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By ESPN Staff

Rapids team up with Arsenal

DENVER -- London's Arsenal soccer club extended its influence into the United States on Friday when it entered a partnership with Kroenke Sports Enterprises, which owns Major League Soccer's Colorado Rapids, as well the NHL's Colorado Avalanche and the NBA's Denver Nuggets.

In the agreement, the soccer clubs will exchange business, commercial and marketing information as well as the transfer of coaching and training philosophies.

The deal also includes the creation of the Arsenal Center of Excellence in Denver and the Arsenal Cup, a tournament involving American youth soccer clubs that will be held annually at the new stadium the Rapids are set to open in April.

"We try to extend our brand," Arsenal manager Arsene Wenger said. "We try to extend our technical cooperation as well, because the Americans might produce some players at some stage and that's why we do it."

The MLS team also ditched its black and blue colors, but decided against adopting Arsenal's red and white scheme or incorporating the Arsenal brand into its name.

The Rapids had strongly considered changing their name to Colorado Arsenal or Arsenal Colorado and had registered those domain names to prevent cybersquatting.

However, the team introduced a new shield and kits Friday that maintained the Rapids nickname and incorporated the maroon from owner Stan Kroenke's NHL team and the powder blue of his NBA team.

"I think it makes sense in both business and the soccer side of things," said Rapids managing director Jeff Plush, whose team will train at Arsenal's facility in London next month before playing a series of matches in Spain.

"Soccer is the global game and when we acquired this franchise in 2003, we came into it with a lot of sports marketing experience but no soccer experience. So, we decided right then we had to reach across the world, across borders and to reach out and get to know people," Plush said.

Sponsorships, building operations and youth development are handled differently in Europe than in the U.S., "and I think it's the ability to have that exchange of ideas in a noncompetitive way ... (that) makes us smarter and we think it makes them smarter. And that's all we're trying to do is get better at our business," Plush said.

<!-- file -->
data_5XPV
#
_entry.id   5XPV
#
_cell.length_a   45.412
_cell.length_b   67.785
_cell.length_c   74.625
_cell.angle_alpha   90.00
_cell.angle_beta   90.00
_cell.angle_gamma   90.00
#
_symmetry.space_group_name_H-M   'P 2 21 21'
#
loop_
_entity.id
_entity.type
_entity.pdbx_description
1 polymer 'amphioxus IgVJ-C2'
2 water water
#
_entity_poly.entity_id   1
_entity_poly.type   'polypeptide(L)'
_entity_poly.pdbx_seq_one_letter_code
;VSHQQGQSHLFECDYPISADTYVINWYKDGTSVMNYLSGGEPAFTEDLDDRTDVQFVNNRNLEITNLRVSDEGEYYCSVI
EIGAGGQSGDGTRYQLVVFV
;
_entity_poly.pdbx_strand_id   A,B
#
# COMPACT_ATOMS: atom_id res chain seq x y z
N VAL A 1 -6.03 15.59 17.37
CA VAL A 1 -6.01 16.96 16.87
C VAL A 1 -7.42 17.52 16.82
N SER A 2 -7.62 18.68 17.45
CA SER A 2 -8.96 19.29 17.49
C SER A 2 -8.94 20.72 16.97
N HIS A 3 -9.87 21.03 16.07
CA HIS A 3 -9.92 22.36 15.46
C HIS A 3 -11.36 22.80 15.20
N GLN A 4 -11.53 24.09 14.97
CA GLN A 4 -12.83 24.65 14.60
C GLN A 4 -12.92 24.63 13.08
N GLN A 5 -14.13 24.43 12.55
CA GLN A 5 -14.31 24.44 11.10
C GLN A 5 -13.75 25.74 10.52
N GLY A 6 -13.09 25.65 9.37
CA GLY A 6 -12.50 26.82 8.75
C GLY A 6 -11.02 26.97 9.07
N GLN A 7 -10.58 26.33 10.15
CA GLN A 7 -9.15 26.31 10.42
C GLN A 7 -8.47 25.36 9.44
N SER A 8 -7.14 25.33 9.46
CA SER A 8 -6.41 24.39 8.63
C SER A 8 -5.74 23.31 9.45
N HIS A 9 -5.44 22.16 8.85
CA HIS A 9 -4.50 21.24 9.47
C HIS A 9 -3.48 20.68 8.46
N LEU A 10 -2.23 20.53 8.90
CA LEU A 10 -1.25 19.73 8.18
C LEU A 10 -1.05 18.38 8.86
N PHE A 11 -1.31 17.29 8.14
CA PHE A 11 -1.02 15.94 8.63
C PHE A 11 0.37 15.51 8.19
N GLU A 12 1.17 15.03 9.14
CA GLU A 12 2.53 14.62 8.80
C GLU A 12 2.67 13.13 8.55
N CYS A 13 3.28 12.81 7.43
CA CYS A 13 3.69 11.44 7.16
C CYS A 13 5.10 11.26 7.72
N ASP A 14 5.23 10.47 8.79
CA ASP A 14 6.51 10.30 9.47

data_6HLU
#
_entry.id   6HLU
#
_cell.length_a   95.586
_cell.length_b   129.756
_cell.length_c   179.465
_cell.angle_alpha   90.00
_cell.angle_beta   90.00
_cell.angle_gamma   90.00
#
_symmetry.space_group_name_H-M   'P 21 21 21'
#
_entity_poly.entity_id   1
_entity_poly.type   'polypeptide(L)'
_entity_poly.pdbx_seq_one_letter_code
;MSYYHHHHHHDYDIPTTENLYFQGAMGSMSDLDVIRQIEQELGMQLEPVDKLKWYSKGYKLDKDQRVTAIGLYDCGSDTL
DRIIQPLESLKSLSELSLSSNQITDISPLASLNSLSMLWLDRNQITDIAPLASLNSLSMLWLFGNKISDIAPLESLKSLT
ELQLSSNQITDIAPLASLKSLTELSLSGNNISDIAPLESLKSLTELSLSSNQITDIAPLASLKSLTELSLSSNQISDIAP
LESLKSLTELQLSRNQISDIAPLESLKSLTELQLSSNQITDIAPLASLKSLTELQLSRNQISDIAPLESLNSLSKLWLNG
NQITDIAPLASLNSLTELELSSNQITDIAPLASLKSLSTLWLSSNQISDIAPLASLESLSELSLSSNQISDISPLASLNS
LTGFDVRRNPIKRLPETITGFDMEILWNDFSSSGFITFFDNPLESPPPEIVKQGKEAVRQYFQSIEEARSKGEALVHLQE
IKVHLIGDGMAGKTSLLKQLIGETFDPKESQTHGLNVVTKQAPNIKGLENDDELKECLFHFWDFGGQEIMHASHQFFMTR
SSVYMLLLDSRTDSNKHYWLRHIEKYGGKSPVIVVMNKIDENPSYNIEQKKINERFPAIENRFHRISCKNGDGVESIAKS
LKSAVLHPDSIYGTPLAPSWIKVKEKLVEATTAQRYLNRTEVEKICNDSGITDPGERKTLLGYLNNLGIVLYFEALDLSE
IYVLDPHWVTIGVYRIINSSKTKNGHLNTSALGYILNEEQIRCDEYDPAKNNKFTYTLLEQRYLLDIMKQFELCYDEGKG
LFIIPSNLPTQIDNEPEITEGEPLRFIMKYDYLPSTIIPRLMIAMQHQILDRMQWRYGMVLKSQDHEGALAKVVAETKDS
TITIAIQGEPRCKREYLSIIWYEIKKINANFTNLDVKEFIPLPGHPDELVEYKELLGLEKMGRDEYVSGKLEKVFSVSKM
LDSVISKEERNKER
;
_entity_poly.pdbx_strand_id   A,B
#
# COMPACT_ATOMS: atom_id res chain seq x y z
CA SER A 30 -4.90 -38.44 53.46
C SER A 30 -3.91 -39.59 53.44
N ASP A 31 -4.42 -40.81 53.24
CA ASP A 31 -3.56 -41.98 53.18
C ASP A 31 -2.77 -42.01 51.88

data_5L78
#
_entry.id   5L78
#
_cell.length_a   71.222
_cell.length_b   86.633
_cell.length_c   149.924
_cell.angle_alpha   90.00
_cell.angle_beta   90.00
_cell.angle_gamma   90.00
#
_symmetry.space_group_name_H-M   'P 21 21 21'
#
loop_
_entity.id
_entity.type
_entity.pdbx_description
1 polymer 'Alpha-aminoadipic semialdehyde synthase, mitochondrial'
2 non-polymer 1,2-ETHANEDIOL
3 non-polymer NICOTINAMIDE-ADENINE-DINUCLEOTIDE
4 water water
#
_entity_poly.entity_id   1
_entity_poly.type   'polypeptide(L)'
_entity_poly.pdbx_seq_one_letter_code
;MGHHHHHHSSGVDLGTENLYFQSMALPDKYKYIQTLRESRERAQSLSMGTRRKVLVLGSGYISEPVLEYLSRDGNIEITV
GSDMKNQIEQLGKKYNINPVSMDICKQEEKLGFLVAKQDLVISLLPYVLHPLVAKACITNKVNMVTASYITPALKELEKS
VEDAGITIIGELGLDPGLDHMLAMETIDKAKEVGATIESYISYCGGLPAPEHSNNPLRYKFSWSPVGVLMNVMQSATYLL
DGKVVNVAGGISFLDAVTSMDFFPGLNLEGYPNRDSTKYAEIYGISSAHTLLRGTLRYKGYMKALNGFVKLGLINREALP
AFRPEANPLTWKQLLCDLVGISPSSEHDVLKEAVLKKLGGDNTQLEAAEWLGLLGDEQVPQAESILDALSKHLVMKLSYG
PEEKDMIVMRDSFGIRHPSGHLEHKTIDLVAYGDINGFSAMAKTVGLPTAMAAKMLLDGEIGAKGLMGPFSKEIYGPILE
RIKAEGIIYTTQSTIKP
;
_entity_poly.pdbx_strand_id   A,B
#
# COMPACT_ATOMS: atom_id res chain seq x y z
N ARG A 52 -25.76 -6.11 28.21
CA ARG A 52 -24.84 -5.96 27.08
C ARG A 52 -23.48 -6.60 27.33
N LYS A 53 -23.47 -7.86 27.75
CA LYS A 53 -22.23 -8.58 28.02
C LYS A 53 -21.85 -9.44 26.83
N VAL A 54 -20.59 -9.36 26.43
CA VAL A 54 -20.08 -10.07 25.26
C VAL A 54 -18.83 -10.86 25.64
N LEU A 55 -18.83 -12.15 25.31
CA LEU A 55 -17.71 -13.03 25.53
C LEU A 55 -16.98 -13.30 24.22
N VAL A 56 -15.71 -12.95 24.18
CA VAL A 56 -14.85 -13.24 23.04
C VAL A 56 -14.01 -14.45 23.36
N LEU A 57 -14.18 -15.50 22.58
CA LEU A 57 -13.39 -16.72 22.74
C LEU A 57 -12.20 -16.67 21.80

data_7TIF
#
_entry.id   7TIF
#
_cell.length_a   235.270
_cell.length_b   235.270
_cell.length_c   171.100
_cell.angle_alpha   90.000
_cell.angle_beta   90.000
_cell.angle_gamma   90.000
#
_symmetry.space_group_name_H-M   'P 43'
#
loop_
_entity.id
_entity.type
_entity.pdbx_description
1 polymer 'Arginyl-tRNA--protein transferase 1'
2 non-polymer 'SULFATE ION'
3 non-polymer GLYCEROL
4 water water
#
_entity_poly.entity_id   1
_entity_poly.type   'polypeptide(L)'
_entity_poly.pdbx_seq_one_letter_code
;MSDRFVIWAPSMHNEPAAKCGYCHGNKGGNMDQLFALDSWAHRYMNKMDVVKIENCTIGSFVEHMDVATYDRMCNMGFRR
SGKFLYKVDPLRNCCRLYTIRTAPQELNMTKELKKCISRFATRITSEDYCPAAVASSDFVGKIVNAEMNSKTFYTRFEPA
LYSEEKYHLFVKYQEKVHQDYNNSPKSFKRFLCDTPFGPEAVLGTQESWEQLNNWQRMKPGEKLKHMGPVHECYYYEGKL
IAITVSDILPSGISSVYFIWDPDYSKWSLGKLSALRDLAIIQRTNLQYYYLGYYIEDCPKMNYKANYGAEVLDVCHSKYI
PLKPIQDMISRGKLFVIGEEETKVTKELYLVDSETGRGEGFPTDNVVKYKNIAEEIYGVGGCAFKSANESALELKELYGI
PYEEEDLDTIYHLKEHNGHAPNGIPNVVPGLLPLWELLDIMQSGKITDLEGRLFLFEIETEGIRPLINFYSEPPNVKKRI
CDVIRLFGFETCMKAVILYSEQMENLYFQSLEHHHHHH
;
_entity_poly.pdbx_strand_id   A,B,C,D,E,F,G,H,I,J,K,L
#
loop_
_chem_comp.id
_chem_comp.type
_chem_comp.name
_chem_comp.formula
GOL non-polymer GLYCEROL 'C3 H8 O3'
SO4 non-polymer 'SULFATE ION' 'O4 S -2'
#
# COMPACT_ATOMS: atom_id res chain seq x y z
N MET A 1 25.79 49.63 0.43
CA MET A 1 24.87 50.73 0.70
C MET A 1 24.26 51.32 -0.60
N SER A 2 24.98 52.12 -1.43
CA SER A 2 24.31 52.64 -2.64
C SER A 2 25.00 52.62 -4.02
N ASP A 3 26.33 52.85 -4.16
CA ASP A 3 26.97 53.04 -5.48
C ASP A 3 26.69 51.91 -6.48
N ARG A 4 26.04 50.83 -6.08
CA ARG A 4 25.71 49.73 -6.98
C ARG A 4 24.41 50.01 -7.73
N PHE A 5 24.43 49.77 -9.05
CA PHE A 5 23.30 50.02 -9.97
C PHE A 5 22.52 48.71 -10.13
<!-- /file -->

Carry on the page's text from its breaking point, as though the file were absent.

The announcement comes three days after the English soccer club Liverpool announced that it backed a takeover bid by Americans George Gillett Jr. and Tom Hicks. But Wenger was adamant that Arsenal was not being sold to Kroenke, who also co-owns the St. Louis Rams among his many sports and entertainment endeavors.

"(The deal) is not for a takeover," Wenger said. "There are enough Americans in the league now."

Malcolm Glazer, who owns NFL's Tampa Bay Buccaneers, took control of Manchester United in 2005, while Cleveland Browns owner Randy Lerner took over Aston Villa in September.

Plush said there never was any effort by Kroenke Sports to acquire Arsenal.

"This is 100 percent a commercial relationship, a marketing relationship, a best-practices relationship," he said. "There was absolutely zero equity conversations as a part of this.

"This is business. This is strategic. This is about brand extension for them," Plush added. "This is about getting their beachhead in the United States. I think we become their advocate and their friend on the ground and help guide them through the nuances of our country and our culture and our business opportunities. And vice versa."

The partnership includes the creation this summer of the Arsenal Center for Excellence at the Rapids' new $131 million soccer complex. Plush said a coach with "strong Arsenal lineage" will relocate to Denver and teach the club's philosophy to American youth.

The 18,000-seat Dick's Sporting Goods Park will host the MLS All-Star game against Celtic in July, which will likely include newcomer David Beckham, who has a five-year deal with the Los Angeles Galaxy but remains with Spain's Real Madrid through June 30.

Arsenal also has a partnership with Belgian team Beveren, where young and developing players are often sent on temporary contracts. It is unclear if Arsenal will play a friendly match in the U.S., but Wenger said he doesn't expect the team to tour.